Intense pulsed light (IPL) treats the fundamental root cause of dry eye, not just the downstream consequences.
Editor’s Note: Welcome to “Let's Chat,” a blog series featuring contributions from members of the ophthalmic community. These blogs are an opportunity for ophthalmic bloggers to engage with readers with about a topic that is top of mind, whether it is practice management, experiences with patients, the industry, medicine in general, or healthcare reform. "Let's Chat" continues with this blog by Richard Adler, MD. The views expressed in these blogs are those of their respective contributors and do not represent the views of Ophthalmology Times or MJH Life Sciences.
Inflammation is widely understood to be an integral component in chronic dry eye disease (DED). More than two decades of research has helped elucidate the role of inflammation in instigating and perpetuating chronic dry eye.
It is now considered an accepted fact that chronic dry eye is a cyclical inflammatory process: Even short-term desiccating stress at the ocular surface increases osmolarity, causing an outflux of intracellular fluid, and thereby yielding cell shrinkage that leads to the release of inflammatory mediators (such as interleukin-6 and -8).
These mediators further decrease tear production while increasing osmolarity—which then restarts the cycle that culminates in hallmark symptoms of ocular surface discomfort and fluctuating visual acuity.1
Meanwhile, a host of pro-inflammatory cytokines, chemokines, and their receptors have been implicated in playing a central role in disease progression.1
It seems that inflammatory processes are also relevant in the earliest stages: the prevailing theory at the current time regarding the initial cause of dry eye is that dysregulated immune system responses—in reaction to environmental or physiologic stressors—initiate and sustain the abnormal inflammatory cycle inherent to dry eye.1
What those of us who manage patients with dry eye can take away from all of this is that inflammation plays a key role in initiating, perpetuating, and causing dry eye progression.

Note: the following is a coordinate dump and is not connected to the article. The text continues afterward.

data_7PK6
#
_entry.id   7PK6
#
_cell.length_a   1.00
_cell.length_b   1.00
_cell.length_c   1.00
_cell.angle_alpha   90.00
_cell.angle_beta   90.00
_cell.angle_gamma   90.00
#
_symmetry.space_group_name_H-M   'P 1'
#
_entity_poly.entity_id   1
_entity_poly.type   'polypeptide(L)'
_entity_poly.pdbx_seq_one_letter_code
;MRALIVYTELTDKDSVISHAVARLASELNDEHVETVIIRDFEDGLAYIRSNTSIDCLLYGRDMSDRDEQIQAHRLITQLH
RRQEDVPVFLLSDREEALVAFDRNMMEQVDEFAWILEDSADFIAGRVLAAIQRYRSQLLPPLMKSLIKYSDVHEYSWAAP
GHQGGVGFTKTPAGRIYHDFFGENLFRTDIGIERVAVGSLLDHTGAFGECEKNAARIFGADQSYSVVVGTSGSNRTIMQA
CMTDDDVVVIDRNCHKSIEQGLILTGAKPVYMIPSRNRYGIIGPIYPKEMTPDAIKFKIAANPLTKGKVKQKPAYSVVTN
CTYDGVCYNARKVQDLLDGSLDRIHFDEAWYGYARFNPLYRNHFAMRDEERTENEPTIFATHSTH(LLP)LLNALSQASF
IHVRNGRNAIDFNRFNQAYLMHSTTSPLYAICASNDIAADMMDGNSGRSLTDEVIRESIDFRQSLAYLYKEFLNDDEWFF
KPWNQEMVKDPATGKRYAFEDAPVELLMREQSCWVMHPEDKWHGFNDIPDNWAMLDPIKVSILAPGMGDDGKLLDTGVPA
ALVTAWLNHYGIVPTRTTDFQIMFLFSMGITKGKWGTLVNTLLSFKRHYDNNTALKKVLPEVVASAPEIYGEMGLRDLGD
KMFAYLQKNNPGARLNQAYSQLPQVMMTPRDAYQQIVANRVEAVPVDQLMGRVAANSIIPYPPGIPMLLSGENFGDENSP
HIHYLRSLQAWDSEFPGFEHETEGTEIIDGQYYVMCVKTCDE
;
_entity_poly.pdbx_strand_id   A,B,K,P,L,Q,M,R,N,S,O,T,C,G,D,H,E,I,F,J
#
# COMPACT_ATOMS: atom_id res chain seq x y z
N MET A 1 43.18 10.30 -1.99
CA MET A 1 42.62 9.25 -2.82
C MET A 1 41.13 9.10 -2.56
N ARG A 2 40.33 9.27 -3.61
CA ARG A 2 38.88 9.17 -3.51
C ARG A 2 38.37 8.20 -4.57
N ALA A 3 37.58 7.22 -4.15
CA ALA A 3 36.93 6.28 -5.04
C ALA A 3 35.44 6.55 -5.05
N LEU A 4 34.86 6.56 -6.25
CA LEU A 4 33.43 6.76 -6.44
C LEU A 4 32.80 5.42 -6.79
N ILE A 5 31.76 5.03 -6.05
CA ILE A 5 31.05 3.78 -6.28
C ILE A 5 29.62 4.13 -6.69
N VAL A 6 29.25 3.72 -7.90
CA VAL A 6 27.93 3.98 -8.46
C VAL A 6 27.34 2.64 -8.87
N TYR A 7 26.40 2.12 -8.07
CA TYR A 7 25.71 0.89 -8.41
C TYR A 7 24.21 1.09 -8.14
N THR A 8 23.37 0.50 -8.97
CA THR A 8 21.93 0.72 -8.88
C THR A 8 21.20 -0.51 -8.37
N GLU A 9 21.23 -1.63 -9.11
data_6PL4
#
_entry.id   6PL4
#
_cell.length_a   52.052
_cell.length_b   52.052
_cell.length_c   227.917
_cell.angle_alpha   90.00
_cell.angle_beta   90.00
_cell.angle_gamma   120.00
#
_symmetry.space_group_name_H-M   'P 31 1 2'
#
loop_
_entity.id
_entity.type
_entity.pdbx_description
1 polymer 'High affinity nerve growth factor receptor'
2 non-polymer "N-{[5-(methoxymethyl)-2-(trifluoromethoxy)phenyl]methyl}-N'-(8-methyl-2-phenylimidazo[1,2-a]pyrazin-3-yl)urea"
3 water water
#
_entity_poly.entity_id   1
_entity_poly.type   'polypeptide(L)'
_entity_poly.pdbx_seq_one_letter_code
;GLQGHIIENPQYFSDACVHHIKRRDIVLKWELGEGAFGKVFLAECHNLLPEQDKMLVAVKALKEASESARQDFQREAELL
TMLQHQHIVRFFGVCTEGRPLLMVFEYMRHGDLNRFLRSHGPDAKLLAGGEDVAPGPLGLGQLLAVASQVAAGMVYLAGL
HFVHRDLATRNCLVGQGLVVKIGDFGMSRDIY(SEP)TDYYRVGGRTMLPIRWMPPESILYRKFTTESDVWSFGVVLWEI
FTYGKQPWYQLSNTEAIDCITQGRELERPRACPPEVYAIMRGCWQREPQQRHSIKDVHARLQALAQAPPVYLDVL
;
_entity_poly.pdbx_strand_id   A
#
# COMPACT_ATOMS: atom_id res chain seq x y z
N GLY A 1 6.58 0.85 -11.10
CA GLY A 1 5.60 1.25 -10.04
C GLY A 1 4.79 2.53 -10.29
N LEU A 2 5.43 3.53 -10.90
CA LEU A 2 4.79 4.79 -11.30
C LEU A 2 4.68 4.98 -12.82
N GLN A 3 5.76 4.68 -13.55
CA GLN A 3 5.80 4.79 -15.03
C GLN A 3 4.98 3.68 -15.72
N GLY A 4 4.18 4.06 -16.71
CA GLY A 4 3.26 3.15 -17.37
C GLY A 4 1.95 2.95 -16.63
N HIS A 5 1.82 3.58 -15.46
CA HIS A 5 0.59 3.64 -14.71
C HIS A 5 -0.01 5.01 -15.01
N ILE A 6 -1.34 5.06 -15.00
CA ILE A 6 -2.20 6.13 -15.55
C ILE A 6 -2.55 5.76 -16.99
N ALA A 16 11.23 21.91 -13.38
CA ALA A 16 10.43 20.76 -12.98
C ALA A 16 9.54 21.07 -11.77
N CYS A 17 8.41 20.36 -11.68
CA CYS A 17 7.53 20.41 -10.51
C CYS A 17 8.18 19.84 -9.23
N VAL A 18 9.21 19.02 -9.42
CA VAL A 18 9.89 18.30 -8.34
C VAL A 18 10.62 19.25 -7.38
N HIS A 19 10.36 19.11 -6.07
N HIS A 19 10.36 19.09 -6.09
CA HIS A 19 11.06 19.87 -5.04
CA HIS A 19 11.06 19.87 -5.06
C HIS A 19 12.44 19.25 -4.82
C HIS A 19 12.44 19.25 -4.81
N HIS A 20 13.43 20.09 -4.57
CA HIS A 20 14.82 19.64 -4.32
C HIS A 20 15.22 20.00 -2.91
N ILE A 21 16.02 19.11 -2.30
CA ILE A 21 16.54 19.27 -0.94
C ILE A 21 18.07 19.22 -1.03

As a result, if ophthalmologists are not treating the inflammation, we are not treating this disease.
Why IPL makes sense
The classic thinking around the use of intense pulsed light (IPL) in treating dry eye is that active signs of inflammation (such as facial and/or ocular rosacea and telangiectasia) or meibomian gland dysfunction (MGD) indicate the treatment might be successful.
While true, there is a wide range of patients for whom IPL is a good option. As has been learned over the past two decades, inflammatory processes are a common factor in all forms of dry eye—evaporative, and aqueous deficient alike.
In short, IPL works for dry eye because it has multiple mechanisms of action, many of which are important regardless of etiology:
• Light energy from IPL warms the meibomian glands, thereby facilitating expression of meibum. There is evidence that IPL helps restore the function and morphology of the meibomian glands.2
• The wavelength of light used in IPL is selectively absorbed by telangiectatic blood vessels, which coagulates them. This has a dual outcome, both destroying blood vessels that perpetuate inflammation and decreasing the levels of pro-inflammatory mediators that contribute to dry eye.2-5
IPL reduces the load of demodex mites that stimulate infection.6
• The light energy in IPL is absorbed by cytochrome C within the mitochondria, which is active in the electron transport chain (ETC). In turn, this improves adenosine triphosphate (ATP) production, which facilitates important cellular functions such as collagen synthesis in fibroblasts and motility in immunoregulatory cells.
As an additional note, IPL treatment also indirectly interrupts the dry eye inflammation cycle by reducing the osmolarity of the tear film to normal levels.7,8
Related: The role of IPL in OSD treatment
1. Wei Y, Asbell PA. The core mechanism of dry eye disease is inflammation. Eye Contact Lens. 2014;40:248-256.
2. Yin Y, Liu N, Gong L, Song N. Changes in the meibomian gland after exposure to intense pulsed light in meibomian gland dysfunction (MGD) patients. Curr Eye Res. 2018;43:308-313.
3. Kassir R, Kolluru A, Kassir M. Intense pulsed light for the treatment of rosacea and telangiectasias. J Cosmet Laser Ther. 2011;13:216-222.
4. Papageorgiou P, Clayton W, Norwood S, Chopra S, Rustin M. Treatment of rosacea with intense pulsed light: significant improvement and long-lasting results. Br J Dermatol. 2008;159:628-632.
5. Liu R, Rong B, Tu P, Tang Y, Song W, Toyos R, Toyos M, Yan X. Analysis of cytokine levels in tears and clinical correlations after intense pulsed light treating meibomian gland dysfunction. Am J Ophthalmol. 2017;183:81-90.
6. Prieto VG, Sadick NS, Lloreta J, Nicholson J, Shea CR. Effects of intense pulsed light on sun-damaged human skin, routine, and ultrastructural analysis. Lasers Surg Med. 2002;30:82-85.
7. Toyos R, Briscoe D. The effects of intense pulsed light on tear osmolarity in dry eye disease. J Clin Exp Ophthalmol. 2016;7:619.
8. Dell SJ, Gaster RN, Barbarino SC, Cunningham DN. Prospective evaluation of intense pulsed light and meibomian gland expression efficacy on relieving signs and symptoms of dry eye disease due to meibomian gland dysfunction. Clin Ophthalmol. 2017;11:817-827.
9. Toyos R, McGill W, Briscoe D. Intense pulsed light treatment for dry eye disease due to meibomian gland dysfunction; A 3-year retrospective study. Photomed Laser Surg. 2015;33:41–46.
10. Yin Y, Liu N, Gong L, Song N. Changes in the Meibomian Gland After Exposure to Intense Pulsed Light in Meibomian Gland Dysfunction (MGD) Patients. Curr Eye Res. 2018;43:308-313.
11. Arita R, Mizoguchi T, Fukuoka S, Morishige N. Multicenter study of intense pulsed light therapy for patients with refractory meibomian gland dysfunction. Cornea. 2018;37:1566–1571.